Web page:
“Chauffeur-driven” Turkish cat makes waves online

A “chauffeur-driven” Istanbul cat has received an outpouring of affection after footage of the feline sitting on the bonnet of a moving car surfaced on social media.

The video was captured by an onlooker and shared on Instagram and X (formerly known as Twitter) with the captions ‘Cats of Istanbul’ and ‘Cats’ favourite city’. The two posts combined gained over 250,000 likes, and the video was viewed over 2 million times on X alone.

Social media users expressed delight at the spectacle. “One more reason to love Istanbul” wrote an X-user. “Brightened my day,” said another.

One social media-user claimed to recognise the black and white rider from one of Istanbul’s popular historical neighbourhoods, posting, ‘I know this crazy one, it hangs out on Serdar-i Ekrem street in Galata’.

Instagram users made jokes about the cat’s decision to sit atop the Mercedes. ‘You may be cool, but never as [cool] as a cat riding a Benz’ one viewer commented. ‘The cat called Uber’ wrote another.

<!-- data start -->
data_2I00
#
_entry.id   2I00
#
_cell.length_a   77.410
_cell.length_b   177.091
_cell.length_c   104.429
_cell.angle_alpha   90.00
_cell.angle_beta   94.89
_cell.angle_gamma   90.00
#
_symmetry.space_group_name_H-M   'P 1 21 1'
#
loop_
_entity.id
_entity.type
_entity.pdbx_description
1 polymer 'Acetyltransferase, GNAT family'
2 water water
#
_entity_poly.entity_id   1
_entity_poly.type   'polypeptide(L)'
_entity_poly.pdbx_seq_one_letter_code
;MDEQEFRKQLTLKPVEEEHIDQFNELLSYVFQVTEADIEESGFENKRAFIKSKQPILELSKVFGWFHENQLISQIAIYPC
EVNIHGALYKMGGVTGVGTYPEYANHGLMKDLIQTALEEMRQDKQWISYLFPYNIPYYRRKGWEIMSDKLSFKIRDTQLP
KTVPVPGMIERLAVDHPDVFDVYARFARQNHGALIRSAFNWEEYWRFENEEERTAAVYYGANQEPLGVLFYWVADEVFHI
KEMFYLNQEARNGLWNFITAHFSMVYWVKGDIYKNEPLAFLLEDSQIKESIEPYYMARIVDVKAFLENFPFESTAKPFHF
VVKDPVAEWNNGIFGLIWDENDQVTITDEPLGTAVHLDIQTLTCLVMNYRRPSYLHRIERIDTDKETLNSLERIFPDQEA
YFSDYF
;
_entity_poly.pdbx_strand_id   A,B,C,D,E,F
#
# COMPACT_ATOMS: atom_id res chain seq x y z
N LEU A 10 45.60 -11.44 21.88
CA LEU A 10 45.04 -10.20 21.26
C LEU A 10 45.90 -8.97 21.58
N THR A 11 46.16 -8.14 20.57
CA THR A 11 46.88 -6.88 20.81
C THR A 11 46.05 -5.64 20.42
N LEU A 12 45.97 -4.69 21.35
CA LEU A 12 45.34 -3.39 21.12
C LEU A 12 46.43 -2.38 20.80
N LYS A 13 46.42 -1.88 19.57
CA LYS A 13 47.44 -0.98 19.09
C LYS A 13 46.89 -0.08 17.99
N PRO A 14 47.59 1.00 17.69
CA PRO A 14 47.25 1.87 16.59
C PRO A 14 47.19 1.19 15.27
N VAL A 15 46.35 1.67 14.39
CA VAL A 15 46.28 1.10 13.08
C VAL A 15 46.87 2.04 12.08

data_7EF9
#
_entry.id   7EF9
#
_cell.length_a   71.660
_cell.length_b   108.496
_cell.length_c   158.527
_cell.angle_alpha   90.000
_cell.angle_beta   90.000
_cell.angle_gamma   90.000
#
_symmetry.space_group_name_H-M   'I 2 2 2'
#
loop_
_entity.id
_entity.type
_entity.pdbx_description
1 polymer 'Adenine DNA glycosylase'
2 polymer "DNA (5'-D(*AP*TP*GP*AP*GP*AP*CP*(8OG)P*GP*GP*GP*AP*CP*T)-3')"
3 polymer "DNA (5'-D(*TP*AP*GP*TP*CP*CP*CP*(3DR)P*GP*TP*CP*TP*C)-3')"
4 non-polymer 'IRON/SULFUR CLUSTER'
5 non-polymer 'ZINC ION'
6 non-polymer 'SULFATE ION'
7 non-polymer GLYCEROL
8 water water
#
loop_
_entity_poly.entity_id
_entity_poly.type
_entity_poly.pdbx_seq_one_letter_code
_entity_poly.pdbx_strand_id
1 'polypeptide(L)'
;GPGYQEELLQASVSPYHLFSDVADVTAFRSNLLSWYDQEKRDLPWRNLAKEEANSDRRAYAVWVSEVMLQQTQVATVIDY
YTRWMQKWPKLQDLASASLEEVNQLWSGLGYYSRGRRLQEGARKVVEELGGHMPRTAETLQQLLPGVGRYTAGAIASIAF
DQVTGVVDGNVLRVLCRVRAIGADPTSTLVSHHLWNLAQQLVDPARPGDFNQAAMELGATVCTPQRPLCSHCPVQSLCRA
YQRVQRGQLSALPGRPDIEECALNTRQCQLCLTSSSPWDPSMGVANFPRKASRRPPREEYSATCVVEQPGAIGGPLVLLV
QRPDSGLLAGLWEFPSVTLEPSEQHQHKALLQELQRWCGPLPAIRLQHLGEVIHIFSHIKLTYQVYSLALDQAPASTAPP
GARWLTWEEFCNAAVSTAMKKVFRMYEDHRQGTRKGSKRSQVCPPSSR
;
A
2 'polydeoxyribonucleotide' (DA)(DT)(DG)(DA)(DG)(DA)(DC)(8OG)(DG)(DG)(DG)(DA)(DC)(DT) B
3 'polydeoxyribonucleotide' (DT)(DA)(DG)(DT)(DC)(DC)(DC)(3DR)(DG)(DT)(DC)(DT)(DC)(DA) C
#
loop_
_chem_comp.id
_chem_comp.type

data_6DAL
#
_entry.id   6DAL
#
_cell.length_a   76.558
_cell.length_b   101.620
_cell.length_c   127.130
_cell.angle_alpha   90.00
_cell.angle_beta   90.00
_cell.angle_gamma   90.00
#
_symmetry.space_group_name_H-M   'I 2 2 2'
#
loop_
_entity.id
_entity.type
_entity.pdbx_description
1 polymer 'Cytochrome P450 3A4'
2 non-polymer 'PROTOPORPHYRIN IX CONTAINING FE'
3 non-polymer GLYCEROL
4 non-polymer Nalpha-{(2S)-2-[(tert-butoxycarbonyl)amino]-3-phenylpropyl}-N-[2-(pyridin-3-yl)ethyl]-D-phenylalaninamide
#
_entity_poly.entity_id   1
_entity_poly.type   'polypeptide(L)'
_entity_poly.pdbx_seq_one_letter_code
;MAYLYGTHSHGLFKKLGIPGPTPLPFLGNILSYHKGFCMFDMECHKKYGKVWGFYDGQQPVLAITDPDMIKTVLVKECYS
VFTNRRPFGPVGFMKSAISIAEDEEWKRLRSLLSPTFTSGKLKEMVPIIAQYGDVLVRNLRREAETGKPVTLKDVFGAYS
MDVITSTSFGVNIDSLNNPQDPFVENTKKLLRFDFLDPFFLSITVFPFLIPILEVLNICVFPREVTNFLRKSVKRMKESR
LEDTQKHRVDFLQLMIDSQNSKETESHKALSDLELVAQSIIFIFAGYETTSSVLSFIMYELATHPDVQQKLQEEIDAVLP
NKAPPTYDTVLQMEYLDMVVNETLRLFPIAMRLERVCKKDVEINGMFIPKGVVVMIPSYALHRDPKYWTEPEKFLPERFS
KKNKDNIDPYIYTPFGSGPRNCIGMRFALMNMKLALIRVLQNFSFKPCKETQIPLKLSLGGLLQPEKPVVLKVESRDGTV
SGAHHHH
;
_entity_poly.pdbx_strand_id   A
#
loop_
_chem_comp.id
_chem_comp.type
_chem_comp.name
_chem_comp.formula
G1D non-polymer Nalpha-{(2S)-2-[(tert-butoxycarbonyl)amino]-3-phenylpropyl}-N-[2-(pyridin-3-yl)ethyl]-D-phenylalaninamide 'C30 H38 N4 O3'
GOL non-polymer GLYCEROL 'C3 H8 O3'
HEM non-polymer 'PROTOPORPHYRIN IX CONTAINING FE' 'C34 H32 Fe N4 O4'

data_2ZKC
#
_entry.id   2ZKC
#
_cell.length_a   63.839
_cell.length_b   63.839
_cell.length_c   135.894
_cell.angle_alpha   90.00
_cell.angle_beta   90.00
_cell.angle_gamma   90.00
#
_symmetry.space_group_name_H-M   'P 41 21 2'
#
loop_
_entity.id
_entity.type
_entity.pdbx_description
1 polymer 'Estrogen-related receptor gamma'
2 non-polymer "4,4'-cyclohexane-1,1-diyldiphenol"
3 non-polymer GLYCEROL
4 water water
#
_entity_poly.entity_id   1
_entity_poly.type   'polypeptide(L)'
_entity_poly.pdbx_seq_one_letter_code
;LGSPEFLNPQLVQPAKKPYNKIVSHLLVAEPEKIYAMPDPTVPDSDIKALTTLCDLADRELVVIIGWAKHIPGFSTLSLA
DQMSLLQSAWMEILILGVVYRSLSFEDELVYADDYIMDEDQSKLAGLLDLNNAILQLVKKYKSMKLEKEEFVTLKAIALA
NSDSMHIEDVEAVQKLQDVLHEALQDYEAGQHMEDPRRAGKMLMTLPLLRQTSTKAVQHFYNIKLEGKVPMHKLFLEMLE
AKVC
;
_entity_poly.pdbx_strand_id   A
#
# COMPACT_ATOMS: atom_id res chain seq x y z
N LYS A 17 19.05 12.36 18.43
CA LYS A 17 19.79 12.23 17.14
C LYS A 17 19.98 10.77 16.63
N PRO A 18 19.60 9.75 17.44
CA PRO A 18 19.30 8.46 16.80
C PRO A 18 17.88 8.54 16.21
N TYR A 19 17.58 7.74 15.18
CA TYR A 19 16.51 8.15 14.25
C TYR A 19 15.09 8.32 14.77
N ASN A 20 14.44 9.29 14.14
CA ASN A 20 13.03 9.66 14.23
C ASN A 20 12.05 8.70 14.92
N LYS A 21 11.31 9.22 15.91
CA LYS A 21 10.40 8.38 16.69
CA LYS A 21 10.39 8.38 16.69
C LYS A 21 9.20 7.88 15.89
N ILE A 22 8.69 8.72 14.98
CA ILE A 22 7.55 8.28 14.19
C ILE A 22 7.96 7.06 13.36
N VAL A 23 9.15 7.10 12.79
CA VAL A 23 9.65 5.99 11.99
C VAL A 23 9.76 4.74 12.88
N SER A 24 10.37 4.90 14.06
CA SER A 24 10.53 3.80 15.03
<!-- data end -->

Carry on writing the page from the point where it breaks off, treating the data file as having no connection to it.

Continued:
This is not the first time a feline has gone viral in Turkiye. Last September, a mother cat was caught on camera swiping a whole chicken from a nearby supermarket, before carrying it to her kittens and feeding them with it. In March 2021, another mother cat made the news after bringing her kittens to an Izmir vet for treatment.

Street cats have long been a beloved feature of life in Istanbul, and across Turkiye. The four-legged creatures enjoy a special status among many Turks, and generous souls often feed and shelter them in their neighbourhoods and workplaces. Cats often sleep, play and enjoy human company in Turkish cafes, restaurants, shops and mosques. Many street cats are even known in local communities by name.

Caring for street animals and wildlife is a centuries-old tradition in Turkish and Islamic culture. In Turkiye, this dates back to as early as Ottoman times.

In the nineteenth century for example, a special “hospital” especially for treating wounded storks was established in the Turkish city of Bursa. The building is still in twice-weekly use as a veterinary practice to this day.

Earlier still, the eighteenth-century Valide-i Cedid Mosque in Uskudar on Istanbul’s Asian side, boasts ornate purpose-built birdhouses.

These two institutions are among many Ottoman structures that feature similar animal-friendly and charitable additions, highlighting Turkiye’s ongoing love for its furrier and feathered residents.